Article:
WHAT IS CLEAN CODE?
│ Arthur Torres
Clean code techniques first appeared in the book "Clean Code: A Handbook of Agile Software Craftsmanship", released in 2008. It was written by Robert Cecil Martin, known in the community as Uncle Bob. The author has been working with development and programming since 1970 and is one of the professionals who led the Agile Manifesto in 2001.
Clean Code is a software development philosophy that consists of applying simple techniques that facilitate the writing and reading of code, making it easier to understand.
When did the term Clean Code come up? Clean code techniques first appeared in the book "Clean Code: A Handbook of Agile Software Craftsmanship", released in 2008. It was written by Robert Cecil Martin, known in the community as Uncle Bob. The author has been working with development and programming since 1970 and is one of the professionals who led the Agile Manifesto in 2001.
What is considered Clean Code for? A code with many adjustments for a long time becomes impossible to maintain, so it is better to create a new code and not to continue with a problematic version. A clean code avoids unnecessary expenses and prepares the software for updates and improvements.
Know the 7 main rules of Clean Code
Uncle Bob's book lists good practices for clean code. The main ones are:
1 - Names are important The name definition is essential for the understanding of a code. Here it does not matter the type of name, be these: Variable; Function; Parameter; Class; Method.
When defining a name, it is necessary to keep in mind two main aspects: It must be precise and deliver the central idea. That is, it should get straight to the point; Don't worry about big names. If the function or parameter needs a long name to demonstrate what it really represents, that's what you should do.
2 - Boy Scout Rule There is a principle that states that, if you leave the area you are camping in, you should leave it cleaner than when you found it. If we bring this rule to the programming world, we can adapt it as leaving the code cleaner than it was before editing it.
3 - You must be the real author of the code Human beings are used to thinking narratively, so code works the same way. This is a story and, as programmers are its authors, they must be concerned about how this story will be presented. In short, to structure a clean code, it is necessary to create simple, clear, and small functions. There are two rules for creating the code narrative: Functions must be small; They must be even smaller. Do not confuse the terms "name" and "function". As we said in the first principle, big names are not a problem, but functions are.
4 - DRY (Don't Repeat Yourself) This principle can be translated as "don't repeat yourself". An expression, which was first described in a book called The Pragmatic Programmer and applies to areas of development, such as: Databank; Testing; Documentation; Coding.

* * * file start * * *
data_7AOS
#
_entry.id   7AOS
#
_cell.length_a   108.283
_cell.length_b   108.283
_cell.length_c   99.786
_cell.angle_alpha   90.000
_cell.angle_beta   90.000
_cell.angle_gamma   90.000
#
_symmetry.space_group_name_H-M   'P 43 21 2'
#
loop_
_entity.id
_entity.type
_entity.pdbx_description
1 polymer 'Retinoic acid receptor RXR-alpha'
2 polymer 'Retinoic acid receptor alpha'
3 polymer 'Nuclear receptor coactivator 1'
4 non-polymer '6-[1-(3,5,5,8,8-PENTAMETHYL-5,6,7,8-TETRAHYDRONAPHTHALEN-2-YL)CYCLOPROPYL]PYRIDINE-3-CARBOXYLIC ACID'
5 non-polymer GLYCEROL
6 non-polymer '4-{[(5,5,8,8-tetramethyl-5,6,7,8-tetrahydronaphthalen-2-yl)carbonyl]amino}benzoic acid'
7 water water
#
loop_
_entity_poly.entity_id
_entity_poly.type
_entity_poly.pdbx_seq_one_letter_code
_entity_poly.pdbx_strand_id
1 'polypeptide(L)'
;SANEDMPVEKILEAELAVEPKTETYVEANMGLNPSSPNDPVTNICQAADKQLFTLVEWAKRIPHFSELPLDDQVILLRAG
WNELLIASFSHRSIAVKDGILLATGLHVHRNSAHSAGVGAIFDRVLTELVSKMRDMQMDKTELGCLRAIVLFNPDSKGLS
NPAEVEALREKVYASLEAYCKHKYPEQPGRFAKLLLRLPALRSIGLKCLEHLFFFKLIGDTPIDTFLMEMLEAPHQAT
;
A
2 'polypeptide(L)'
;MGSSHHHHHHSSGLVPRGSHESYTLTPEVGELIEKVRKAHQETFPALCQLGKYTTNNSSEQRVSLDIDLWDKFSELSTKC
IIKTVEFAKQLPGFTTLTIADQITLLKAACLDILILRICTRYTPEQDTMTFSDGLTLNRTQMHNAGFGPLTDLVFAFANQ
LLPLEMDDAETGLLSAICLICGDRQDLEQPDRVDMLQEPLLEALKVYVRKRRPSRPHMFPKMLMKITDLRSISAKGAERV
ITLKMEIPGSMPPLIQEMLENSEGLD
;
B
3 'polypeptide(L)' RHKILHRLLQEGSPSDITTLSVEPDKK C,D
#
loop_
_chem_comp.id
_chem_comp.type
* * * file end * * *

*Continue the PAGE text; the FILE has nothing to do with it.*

DRY defends that each part of a system's knowledge must have a unique representation and be free of ambiguities. In other words, it defines that no two parts of the program can perform the same function.
5 - Comment only what is necessary This principle states that comments can be made; however, they must be necessary. According to Uncle Bob, comments lie; and this has a logical explanation. What happens is that, while codes are modified, comments are not. They are forgotten, and therefore, they do not portray the real functionality of the codes. So, you know; if you are going to comment on the code, let it be only what is necessary and let it be reviewed together with the version of the code that accompanies it.
6 - Error handling There is a phrase by the author Michael Feathers, well known in the web development area, which states that things can go wrong; but when this happens, the programmers are responsible for ensuring that the code continues to do what it needs to do. In other words, handling exceptions correctly is a big step for the developing programmer.
7 - Clean tests Performing tests in the programming area is a very important step. A code is only considered clean after being valid through tests, which must also be clean. For this reason, they must follow some rules, such as:
Fast: The test must be fast, allowing it to be performed many times and at any time.
Independent: It must be independent, in order to avoid causing cascade effect when a failure occurs, which hinders the analysis of the problems; Repeatable: It must allow the repetition of the test, many times and in different environments.
Self-Validation: Well-written tests return true or false answers so that the error is not subjective.
Timely: Tests should strictly follow the timeliness criteria. In addition to this, they should ideally be written before the code itself, as this avoids it being too complex to perform the test.
Clean Code is a concept that came and stayed. Its principles effectively solve one of the main problems that most system projects face: maintenance.
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